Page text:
Following the principles of progressive enhancement, you can generate web pages that will be meaningful to all visitors of your web site (regardless of their browser capabilities) and perform well on search engines (because of their lean semantic markup).
You should start the page design process by focusing on the content (remember that content is king on the Web), which should be written using semantically meaningful markup. For example, our FAQ page has no formatting-related layout, uses only two DIV elements to separate the TOC from the questions-and-answers section and uses the most appropriate HTML tags to encode the Q-and-A pairs.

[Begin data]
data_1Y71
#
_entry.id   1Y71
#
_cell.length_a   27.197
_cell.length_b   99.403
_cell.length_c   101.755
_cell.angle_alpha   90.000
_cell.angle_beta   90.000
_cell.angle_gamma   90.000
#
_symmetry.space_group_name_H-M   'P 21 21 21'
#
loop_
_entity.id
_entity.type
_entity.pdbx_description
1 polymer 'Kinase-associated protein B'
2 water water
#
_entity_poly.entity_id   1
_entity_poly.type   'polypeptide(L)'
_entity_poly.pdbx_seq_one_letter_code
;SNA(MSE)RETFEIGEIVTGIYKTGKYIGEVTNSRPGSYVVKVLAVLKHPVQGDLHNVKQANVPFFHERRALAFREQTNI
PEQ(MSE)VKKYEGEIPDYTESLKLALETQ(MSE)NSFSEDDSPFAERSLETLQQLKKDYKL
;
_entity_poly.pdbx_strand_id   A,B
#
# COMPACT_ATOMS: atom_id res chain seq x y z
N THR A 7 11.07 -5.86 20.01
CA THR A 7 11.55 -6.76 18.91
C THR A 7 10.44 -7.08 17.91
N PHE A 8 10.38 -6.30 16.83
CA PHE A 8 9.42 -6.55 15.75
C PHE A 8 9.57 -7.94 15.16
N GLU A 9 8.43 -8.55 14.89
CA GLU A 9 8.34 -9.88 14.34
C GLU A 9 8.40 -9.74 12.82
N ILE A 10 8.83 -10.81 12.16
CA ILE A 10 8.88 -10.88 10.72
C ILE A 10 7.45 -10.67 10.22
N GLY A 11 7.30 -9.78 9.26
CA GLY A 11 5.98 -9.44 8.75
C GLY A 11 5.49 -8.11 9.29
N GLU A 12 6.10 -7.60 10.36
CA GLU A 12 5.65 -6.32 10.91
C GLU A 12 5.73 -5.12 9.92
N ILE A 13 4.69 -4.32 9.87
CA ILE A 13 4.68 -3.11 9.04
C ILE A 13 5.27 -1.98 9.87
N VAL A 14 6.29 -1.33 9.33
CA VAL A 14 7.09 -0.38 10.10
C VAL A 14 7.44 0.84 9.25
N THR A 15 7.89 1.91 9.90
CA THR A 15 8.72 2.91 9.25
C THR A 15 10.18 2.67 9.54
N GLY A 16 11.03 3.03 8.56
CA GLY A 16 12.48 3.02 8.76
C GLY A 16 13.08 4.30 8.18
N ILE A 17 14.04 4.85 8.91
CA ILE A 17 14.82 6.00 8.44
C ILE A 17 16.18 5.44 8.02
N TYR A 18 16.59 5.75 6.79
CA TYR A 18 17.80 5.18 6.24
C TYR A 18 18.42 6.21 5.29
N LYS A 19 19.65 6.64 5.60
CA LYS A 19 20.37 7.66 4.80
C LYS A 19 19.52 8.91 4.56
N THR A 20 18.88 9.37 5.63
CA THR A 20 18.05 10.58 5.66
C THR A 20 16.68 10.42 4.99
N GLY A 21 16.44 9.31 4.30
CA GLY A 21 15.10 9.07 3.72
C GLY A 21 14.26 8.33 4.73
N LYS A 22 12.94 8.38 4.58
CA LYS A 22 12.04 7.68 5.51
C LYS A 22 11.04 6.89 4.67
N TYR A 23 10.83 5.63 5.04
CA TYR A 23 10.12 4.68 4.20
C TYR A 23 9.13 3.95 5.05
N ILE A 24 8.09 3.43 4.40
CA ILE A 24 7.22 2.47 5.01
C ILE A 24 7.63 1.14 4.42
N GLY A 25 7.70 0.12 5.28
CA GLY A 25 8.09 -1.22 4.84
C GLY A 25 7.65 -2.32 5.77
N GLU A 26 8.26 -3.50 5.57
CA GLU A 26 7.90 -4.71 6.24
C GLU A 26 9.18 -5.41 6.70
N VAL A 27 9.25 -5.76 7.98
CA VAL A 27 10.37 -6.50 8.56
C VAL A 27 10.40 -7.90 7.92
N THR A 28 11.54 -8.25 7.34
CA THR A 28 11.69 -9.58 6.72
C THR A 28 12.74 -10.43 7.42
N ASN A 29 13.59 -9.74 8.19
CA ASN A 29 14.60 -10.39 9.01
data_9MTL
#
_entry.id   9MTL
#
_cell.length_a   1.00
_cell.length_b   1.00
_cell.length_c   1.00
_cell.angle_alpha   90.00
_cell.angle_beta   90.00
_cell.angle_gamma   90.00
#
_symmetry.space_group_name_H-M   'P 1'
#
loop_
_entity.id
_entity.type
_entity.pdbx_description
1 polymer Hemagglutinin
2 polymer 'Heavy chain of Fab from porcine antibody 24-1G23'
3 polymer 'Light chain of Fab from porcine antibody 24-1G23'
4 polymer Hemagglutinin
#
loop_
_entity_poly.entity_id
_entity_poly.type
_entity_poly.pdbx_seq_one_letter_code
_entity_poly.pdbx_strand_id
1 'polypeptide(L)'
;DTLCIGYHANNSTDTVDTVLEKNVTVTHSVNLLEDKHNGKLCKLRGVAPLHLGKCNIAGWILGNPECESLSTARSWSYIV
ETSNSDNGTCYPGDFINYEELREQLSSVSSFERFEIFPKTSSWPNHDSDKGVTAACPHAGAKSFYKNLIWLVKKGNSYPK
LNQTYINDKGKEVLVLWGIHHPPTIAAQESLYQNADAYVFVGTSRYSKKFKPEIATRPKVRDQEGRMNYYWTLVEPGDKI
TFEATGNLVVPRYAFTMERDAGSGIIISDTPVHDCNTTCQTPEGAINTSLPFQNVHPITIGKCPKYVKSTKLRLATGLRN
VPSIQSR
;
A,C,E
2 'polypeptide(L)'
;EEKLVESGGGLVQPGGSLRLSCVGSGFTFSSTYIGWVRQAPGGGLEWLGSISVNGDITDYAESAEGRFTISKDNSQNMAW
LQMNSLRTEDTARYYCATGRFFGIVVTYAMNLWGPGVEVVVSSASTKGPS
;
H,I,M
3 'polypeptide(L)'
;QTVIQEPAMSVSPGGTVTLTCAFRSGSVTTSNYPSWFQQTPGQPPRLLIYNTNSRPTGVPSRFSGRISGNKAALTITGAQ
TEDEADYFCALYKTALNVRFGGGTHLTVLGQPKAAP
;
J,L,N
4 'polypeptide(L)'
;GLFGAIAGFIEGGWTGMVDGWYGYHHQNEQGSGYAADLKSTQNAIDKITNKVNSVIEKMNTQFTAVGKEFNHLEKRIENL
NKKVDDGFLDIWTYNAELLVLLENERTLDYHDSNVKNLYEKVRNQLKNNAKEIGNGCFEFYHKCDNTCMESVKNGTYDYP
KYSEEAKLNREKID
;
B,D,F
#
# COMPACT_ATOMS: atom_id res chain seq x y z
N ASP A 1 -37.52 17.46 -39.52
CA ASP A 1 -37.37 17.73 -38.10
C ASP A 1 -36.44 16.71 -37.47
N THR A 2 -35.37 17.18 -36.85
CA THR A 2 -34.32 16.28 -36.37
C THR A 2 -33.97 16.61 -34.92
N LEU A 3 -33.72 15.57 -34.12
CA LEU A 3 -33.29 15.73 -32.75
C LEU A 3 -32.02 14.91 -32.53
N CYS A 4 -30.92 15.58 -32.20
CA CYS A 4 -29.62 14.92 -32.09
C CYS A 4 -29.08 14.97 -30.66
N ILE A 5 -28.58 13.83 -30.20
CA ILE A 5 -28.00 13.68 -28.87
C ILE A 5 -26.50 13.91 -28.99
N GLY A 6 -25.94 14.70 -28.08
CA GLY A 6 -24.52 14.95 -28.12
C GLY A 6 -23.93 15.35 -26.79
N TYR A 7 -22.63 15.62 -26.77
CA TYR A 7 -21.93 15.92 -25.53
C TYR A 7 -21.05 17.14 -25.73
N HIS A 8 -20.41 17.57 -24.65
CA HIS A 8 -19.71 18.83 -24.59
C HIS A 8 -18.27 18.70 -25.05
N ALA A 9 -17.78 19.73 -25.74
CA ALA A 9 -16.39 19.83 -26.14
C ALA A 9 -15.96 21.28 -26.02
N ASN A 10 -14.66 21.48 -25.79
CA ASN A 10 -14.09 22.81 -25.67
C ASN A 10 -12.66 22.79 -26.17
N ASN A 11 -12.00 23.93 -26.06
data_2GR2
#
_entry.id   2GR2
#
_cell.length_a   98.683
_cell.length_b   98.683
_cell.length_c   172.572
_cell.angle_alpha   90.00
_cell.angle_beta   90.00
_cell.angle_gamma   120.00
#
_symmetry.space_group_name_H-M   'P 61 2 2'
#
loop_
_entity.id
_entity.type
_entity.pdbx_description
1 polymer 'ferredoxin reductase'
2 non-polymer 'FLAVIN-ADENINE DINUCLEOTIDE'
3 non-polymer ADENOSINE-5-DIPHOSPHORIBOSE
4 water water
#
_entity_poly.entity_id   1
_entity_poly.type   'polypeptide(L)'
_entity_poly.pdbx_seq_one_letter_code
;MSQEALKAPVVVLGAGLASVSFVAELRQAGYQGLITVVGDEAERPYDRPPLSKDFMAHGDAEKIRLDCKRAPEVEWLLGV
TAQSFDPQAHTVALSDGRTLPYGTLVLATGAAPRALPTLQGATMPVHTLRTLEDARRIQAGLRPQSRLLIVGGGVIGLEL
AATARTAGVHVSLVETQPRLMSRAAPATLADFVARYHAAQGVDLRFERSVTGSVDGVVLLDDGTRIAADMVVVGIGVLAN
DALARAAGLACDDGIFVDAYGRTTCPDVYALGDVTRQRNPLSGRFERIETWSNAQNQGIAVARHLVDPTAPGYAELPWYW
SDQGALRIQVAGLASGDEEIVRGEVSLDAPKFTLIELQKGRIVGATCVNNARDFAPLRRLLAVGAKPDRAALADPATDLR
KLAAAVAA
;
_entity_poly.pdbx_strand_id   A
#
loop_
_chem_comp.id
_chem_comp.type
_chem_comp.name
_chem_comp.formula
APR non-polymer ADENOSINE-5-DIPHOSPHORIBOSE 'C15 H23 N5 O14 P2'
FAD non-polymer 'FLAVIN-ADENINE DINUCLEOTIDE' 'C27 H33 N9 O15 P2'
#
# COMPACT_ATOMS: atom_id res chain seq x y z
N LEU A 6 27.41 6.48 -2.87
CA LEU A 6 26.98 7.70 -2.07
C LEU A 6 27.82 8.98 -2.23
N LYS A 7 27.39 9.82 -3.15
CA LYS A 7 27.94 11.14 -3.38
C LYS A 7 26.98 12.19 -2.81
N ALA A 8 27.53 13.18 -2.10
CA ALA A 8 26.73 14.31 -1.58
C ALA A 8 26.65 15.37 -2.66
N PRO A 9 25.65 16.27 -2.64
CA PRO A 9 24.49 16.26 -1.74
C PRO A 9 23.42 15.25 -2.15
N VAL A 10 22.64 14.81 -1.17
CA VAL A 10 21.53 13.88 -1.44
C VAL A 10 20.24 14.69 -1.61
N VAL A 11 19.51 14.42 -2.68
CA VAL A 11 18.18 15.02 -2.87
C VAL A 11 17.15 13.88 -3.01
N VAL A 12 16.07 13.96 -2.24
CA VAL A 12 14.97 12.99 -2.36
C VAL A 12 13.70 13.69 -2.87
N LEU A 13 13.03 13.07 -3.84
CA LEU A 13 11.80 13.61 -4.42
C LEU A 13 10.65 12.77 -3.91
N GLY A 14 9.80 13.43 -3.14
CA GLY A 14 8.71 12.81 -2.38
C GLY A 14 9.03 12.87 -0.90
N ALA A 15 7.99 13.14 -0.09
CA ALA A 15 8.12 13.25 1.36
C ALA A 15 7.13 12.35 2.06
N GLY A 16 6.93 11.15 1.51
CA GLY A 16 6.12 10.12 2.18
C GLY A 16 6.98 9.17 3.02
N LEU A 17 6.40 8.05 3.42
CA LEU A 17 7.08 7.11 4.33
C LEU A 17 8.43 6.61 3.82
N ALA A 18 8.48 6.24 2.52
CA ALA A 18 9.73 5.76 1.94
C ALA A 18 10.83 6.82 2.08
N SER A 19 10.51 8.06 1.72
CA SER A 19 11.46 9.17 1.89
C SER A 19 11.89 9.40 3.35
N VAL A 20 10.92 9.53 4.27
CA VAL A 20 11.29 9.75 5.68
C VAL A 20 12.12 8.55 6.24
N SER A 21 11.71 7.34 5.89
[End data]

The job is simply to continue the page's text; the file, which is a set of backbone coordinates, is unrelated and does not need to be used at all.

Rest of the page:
After the content structure is finalized, you can start applying the first layer of enhancement on it: the formatting provided by an external CSS style sheet. In this phase, you should avoid inserting additional elements in your HTML markup simply to satisfy the formatting needs if at all possible. It’s better to identify sections of your content with HTML identifiers or CSS class names and provide specialized formatting rules for them.
However, as you’ve seen in our example, having links (A elements) in your markup instead of onclick event handlers attached to HTML elements has some significant benefits. For example, screen readers can identify them, and people who prefer the keyboard over the mouse can navigate to them. To address these seemingly opposing requirements, always place a meaningful URL in the href attribute of the link (ideally, a URL that will bring you to the desired content). Later on add an onclick event handler to the A element that explicitly returns false (thus disabling the default behavior).